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Roaring Kitty’s $262 Million Stirs Skeptics in the Meme Stock Era

June 16, 2024
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As the fervor around GameStop Corp. reignited among meme-stock enthusiasts, followers of trading influencer Keith Gill eagerly awaited a significant milestone: the moment their idol, also known as "Roaring Kitty" and "Deep F---ing Value," would ascend to billionaire status.

This prospect seemed within reach. Over a fortnight, Gill shared snapshots of his substantial holdings in GameStop and its call options, with his portfolio peaking at over $550 million on June 6. Despite acquiring more stock, the value of his investments has declined alongside the company's share price.

With the stock stabilizing since the onset of its latest frenzy, a new wave of anxiety is emerging among both Wall Street professionals and retail investors.

The original GameStop rally in 2021 fundamentally challenged the practice of short-selling, revealing the risks of betting against struggling companies when facing the fervor of Reddit users. Now, the critical issue revolves around market manipulation.

Is posting a meme that could instantly yield profits an affront to the principles of free and fair markets? Has the narrative of David versus Goliath in the realm of meme stocks shifted? What if Roaring Kitty has become the Goliath? How did he amass a stake surpassing that of Charles Schwab Corp.?

“The initial meme stock craze was a battle between ‘us’ and ‘them,’ where ‘them’ were those shorting millennials’ beloved companies like GameStop,” explained Steve Sosnick, chief strategist at Interactive Brokers. “But now, the lines are blurred as to who the adversary really is.”

Gill did not respond to a request for comment.

Diminishing Appeal

Gill, the populist leader of a short squeeze that disrupted Wall Street during the 2021 meme-stock surge, is losing some of his grassroots appeal. Trading firms and even some former fans view him with growing suspicion, as Reddit users question whether his return resembles a classic pump-and-dump scheme.

By Thursday, snapshots of Gill’s brokerage account indicated he had liquidated an earlier position of 120,000 call options and increased his GameStop holdings to approximately 9 million shares, valued at over $262 million. (His final 2021 post revealed he held 200,000 shares worth more than $30 million; GameStop executed a four-for-one stock split in July 2022.)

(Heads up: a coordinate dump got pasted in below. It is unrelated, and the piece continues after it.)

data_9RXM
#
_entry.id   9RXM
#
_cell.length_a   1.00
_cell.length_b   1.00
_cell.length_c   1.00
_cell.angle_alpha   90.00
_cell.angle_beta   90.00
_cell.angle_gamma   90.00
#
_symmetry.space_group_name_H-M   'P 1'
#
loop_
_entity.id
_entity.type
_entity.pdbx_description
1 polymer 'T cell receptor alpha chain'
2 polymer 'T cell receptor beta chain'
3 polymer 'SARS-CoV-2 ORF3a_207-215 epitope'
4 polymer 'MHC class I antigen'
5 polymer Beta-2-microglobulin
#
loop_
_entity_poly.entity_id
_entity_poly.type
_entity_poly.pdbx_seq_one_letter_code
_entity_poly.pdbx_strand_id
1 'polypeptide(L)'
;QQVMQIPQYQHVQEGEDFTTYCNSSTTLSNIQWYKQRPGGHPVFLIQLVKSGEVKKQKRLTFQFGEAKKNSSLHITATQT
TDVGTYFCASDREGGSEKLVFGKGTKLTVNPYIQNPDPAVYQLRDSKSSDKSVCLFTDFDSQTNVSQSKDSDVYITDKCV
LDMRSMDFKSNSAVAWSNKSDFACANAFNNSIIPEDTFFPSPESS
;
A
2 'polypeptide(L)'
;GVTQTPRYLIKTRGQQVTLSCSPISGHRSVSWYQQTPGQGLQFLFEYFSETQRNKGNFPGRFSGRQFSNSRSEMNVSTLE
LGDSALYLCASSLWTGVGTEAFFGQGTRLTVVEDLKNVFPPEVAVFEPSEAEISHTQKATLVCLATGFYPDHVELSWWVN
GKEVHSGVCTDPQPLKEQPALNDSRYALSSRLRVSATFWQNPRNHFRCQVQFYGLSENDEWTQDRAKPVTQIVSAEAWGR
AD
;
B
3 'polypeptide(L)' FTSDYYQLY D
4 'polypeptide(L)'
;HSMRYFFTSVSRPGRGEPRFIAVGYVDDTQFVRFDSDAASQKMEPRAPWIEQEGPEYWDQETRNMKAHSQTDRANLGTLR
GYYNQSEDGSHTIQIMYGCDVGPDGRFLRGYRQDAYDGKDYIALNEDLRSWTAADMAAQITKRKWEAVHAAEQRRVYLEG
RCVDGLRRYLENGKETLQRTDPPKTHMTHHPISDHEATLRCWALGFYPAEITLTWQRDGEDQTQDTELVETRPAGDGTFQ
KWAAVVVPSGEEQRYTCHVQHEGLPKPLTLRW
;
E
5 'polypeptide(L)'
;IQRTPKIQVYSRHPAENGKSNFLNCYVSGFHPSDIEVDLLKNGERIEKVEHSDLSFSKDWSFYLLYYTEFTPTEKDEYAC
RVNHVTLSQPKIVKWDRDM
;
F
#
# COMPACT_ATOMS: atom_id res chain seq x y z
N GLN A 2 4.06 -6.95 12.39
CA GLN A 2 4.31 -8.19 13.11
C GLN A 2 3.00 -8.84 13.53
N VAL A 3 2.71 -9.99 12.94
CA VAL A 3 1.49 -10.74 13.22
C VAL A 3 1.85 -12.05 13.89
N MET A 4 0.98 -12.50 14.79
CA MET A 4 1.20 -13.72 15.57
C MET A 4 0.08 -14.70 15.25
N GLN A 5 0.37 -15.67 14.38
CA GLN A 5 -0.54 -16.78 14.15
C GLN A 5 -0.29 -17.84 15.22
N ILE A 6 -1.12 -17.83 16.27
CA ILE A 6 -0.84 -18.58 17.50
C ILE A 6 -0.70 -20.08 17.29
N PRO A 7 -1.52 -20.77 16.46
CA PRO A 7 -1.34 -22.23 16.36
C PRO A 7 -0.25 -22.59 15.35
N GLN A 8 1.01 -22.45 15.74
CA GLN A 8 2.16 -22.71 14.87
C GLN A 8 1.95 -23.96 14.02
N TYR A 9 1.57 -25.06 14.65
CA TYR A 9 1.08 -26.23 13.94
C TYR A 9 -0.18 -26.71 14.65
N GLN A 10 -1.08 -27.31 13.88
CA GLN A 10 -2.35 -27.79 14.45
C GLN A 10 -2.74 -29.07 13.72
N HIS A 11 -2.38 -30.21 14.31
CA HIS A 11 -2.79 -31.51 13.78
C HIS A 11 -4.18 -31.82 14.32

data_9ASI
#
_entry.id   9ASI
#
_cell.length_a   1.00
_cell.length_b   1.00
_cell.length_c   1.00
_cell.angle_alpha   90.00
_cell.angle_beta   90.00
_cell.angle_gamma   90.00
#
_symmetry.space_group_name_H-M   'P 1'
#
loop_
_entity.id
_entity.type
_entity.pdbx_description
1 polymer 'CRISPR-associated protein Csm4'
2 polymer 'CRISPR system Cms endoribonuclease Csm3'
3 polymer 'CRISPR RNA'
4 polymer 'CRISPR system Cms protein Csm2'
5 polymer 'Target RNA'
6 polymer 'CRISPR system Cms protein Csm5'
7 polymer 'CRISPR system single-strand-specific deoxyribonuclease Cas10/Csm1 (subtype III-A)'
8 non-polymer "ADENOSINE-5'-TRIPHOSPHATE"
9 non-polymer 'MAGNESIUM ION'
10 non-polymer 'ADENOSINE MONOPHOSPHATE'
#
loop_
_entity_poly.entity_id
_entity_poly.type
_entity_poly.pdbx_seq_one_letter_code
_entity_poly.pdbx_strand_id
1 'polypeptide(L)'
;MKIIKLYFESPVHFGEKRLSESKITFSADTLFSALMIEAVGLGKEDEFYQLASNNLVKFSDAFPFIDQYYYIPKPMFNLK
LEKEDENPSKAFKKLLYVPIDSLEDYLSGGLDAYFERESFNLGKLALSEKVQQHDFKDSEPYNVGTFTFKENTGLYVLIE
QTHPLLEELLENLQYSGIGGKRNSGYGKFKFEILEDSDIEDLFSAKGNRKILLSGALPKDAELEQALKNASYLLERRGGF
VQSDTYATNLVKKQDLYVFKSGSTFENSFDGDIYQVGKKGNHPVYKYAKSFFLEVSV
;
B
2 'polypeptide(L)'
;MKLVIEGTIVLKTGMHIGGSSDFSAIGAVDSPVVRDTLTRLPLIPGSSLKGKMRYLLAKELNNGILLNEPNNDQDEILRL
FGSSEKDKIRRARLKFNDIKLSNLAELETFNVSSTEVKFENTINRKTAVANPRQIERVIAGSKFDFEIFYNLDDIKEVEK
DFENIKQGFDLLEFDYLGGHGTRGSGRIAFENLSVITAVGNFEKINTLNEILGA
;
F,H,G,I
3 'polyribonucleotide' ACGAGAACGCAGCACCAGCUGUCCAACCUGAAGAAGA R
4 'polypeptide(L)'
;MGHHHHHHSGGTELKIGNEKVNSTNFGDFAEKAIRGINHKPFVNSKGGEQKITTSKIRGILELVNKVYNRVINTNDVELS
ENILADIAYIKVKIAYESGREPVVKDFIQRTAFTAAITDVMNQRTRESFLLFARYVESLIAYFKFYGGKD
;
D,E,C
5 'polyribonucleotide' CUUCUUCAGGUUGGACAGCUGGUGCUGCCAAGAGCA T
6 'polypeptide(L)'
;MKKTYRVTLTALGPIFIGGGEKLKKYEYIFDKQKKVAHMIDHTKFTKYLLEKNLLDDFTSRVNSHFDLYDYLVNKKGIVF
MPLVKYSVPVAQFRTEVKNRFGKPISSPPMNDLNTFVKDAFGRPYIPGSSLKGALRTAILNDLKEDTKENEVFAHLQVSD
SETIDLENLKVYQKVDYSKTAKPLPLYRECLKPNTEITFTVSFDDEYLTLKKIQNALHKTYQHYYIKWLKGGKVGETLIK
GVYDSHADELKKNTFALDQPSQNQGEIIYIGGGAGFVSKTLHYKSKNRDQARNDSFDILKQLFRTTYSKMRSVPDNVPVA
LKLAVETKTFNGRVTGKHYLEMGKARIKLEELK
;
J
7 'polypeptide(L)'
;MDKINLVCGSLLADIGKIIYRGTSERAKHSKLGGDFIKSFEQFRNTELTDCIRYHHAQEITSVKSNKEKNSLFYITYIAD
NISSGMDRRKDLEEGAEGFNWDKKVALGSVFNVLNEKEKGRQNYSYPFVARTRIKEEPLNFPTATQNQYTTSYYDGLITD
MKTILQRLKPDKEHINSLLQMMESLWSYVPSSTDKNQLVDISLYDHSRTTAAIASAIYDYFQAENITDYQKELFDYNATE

As Gill’s maneuvers propelled the stock price upwards again, GameStop capitalized on the volatility, selling more than $2 billion worth of shares.

Overall, investors who bought shares in the past month and held them faced an equal chance of losing or gaining money. One notable change is that hedge funds and other savvy investors, having adapted from three years ago, are likely to profit—potentially at the expense of Gill’s retail-trading supporters.

“Some quantitative managers have models to detect price trends and quickly exit the stock if they anticipate significant downside volatility,” said Don Steinbrugge, CEO of Agecroft Partners, which assists hedge funds in raising capital. “Eventually, retail investors will wise up to the considerable risks involved.”

Concerns Over Manipulation

This episode has intensified discussions about what constitutes market manipulation. The Wall Street Journal reported that Morgan Stanley’s brokerage E*Trade was considering banning Gill from its platform over such concerns, having previously barred other high-profile figures like Dave Portnoy, the Barstool Sports founder known for his trading antics.

An E*Trade spokesperson declined to comment.

Gill’s case is unique in that market manipulation typically involves driving up prices to benefit from the movement, noted Craig Marcus, a partner and co-chair of the capital markets group at Ropes & Gray. If Gill’s snapshots are genuine, it does not seem to fit this pattern, Marcus explained.

“You might disagree with his thesis on the stock’s value, but if he’s simply acting on his thesis without engaging in manipulative tactics to profit, it’s hard to prove malicious intent,” Marcus said in an interview.

Gill faced similar accusations three years ago when he first gained prominence. In 2021, a lawsuit alleged he was manipulating markets with his significant influence on specific stocks, although it was later dismissed.

Shifting Perceptions

“Three years ago, this was seen as amusing,” said Peter Atwater, an adjunct economics professor at William & Mary. “Now, it’s more troubling than entertaining, suggesting that this behavior may not be tolerated much longer.”

When Gill announced a much-anticipated return to YouTube on June 6 without disclosing the topic, GameStop’s stock soared nearly 50%, adding $16 billion to its market value within hours.

During the livestream, which attracted hundreds of thousands of viewers, Gill spoke for about an hour amidst the volatile share price movements of GameStop. He appeared aware of the increased scrutiny from fans, regulators, and trading experts.

“Do I have to be careful about what I say here?” he mused.

Cathy Hills
Associate Editor
Eric Ng
John Liu
Editorial Board
Bryan Curtis
Adan Harris
Managing Editor
Cathy Hills
Associate Editor

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